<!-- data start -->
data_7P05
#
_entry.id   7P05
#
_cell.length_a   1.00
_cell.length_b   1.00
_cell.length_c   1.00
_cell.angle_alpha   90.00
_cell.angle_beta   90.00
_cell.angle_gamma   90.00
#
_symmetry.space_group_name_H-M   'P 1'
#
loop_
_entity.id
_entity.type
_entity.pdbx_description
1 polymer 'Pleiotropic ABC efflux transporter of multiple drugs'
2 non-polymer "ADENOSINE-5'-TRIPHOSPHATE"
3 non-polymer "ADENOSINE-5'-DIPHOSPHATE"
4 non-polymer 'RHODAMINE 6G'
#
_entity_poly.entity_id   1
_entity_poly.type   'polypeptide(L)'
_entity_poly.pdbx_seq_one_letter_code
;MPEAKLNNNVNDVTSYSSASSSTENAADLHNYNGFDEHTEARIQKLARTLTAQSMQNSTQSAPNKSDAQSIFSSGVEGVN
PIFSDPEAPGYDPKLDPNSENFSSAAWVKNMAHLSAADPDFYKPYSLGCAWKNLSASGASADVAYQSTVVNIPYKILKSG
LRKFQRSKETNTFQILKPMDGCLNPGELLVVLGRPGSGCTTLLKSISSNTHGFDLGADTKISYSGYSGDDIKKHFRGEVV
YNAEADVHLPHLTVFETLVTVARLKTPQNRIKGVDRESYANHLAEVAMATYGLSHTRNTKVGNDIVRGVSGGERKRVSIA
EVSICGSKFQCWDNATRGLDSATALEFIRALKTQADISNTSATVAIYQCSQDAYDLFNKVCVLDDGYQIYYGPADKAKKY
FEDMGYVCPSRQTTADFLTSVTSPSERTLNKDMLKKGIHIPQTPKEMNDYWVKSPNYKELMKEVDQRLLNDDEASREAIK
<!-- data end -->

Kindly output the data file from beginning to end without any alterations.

data_7P05
#
_entry.id   7P05
#
_cell.length_a   1.00
_cell.length_b   1.00
_cell.length_c   1.00
_cell.angle_alpha   90.00
_cell.angle_beta   90.00
_cell.angle_gamma   90.00
#
_symmetry.space_group_name_H-M   'P 1'
#
loop_
_entity.id
_entity.type
_entity.pdbx_description
1 polymer 'Pleiotropic ABC efflux transporter of multiple drugs'
2 non-polymer "ADENOSINE-5'-TRIPHOSPHATE"
3 non-polymer "ADENOSINE-5'-DIPHOSPHATE"
4 non-polymer 'RHODAMINE 6G'
#
_entity_poly.entity_id   1
_entity_poly.type   'polypeptide(L)'
_entity_poly.pdbx_seq_one_letter_code
;MPEAKLNNNVNDVTSYSSASSSTENAADLHNYNGFDEHTEARIQKLARTLTAQSMQNSTQSAPNKSDAQSIFSSGVEGVN
PIFSDPEAPGYDPKLDPNSENFSSAAWVKNMAHLSAADPDFYKPYSLGCAWKNLSASGASADVAYQSTVVNIPYKILKSG
LRKFQRSKETNTFQILKPMDGCLNPGELLVVLGRPGSGCTTLLKSISSNTHGFDLGADTKISYSGYSGDDIKKHFRGEVV
YNAEADVHLPHLTVFETLVTVARLKTPQNRIKGVDRESYANHLAEVAMATYGLSHTRNTKVGNDIVRGVSGGERKRVSIA
EVSICGSKFQCWDNATRGLDSATALEFIRALKTQADISNTSATVAIYQCSQDAYDLFNKVCVLDDGYQIYYGPADKAKKY
FEDMGYVCPSRQTTADFLTSVTSPSERTLNKDMLKKGIHIPQTPKEMNDYWVKSPNYKELMKEVDQRLLNDDEASREAIK